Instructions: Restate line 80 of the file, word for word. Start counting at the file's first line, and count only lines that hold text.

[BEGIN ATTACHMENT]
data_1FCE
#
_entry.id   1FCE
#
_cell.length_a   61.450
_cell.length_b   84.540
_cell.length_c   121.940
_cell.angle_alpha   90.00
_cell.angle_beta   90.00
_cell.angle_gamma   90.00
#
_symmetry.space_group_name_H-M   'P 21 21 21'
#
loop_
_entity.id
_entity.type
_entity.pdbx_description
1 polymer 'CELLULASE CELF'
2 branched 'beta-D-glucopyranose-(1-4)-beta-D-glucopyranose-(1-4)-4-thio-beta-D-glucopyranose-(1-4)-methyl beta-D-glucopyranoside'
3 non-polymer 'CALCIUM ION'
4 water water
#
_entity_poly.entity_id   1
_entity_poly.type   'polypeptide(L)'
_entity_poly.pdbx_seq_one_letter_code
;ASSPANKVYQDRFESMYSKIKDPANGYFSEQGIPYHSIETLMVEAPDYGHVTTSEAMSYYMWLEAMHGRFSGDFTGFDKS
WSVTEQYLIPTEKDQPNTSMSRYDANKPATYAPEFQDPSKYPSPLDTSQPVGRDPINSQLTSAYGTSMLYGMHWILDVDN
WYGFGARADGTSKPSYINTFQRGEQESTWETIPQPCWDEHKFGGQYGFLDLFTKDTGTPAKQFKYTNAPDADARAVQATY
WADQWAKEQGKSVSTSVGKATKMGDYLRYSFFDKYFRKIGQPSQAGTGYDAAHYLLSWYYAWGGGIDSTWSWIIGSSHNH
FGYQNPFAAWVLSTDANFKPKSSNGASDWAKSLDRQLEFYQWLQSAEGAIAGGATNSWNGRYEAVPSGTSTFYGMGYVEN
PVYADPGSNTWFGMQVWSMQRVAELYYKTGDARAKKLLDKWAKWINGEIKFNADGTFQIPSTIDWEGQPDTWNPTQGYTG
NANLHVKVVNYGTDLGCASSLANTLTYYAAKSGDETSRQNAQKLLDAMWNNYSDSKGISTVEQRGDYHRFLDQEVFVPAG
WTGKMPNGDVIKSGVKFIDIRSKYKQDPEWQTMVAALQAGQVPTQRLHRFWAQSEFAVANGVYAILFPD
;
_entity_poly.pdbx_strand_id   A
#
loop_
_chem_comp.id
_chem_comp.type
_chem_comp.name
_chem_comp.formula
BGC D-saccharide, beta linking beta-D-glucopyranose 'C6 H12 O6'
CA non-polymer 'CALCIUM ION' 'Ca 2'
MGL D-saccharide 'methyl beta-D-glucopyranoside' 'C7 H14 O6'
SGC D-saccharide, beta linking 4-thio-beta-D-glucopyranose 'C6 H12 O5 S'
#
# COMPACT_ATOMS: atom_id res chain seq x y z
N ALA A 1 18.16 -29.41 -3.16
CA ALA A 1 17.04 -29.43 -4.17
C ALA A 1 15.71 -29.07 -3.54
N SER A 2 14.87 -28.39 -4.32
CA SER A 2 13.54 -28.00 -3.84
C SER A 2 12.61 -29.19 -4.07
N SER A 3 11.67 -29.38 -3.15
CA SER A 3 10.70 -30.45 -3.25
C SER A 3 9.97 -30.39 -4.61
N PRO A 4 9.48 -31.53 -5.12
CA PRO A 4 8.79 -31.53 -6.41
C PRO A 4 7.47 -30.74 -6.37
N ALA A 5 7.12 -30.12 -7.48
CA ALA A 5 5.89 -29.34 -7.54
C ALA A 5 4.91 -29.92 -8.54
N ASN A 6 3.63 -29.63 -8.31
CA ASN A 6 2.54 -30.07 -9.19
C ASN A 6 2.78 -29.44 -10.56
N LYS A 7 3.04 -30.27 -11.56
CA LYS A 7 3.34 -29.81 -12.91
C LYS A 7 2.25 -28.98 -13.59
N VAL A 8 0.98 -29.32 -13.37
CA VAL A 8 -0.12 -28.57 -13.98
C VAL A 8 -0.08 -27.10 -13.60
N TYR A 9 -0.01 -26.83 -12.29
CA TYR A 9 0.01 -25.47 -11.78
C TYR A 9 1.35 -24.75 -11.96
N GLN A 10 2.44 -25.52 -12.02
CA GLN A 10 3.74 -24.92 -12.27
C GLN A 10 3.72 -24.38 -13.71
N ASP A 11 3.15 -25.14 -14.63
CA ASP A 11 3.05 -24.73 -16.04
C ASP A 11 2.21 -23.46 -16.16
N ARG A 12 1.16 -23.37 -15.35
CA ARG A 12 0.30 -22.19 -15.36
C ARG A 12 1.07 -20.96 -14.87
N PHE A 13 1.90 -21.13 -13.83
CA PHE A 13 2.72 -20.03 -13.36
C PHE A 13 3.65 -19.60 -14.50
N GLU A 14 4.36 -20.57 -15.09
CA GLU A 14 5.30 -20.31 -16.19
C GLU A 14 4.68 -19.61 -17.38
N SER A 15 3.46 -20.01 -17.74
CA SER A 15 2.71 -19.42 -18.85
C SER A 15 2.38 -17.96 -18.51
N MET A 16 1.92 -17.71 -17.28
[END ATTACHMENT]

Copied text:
C ASP A 11 2.21 -23.46 -16.16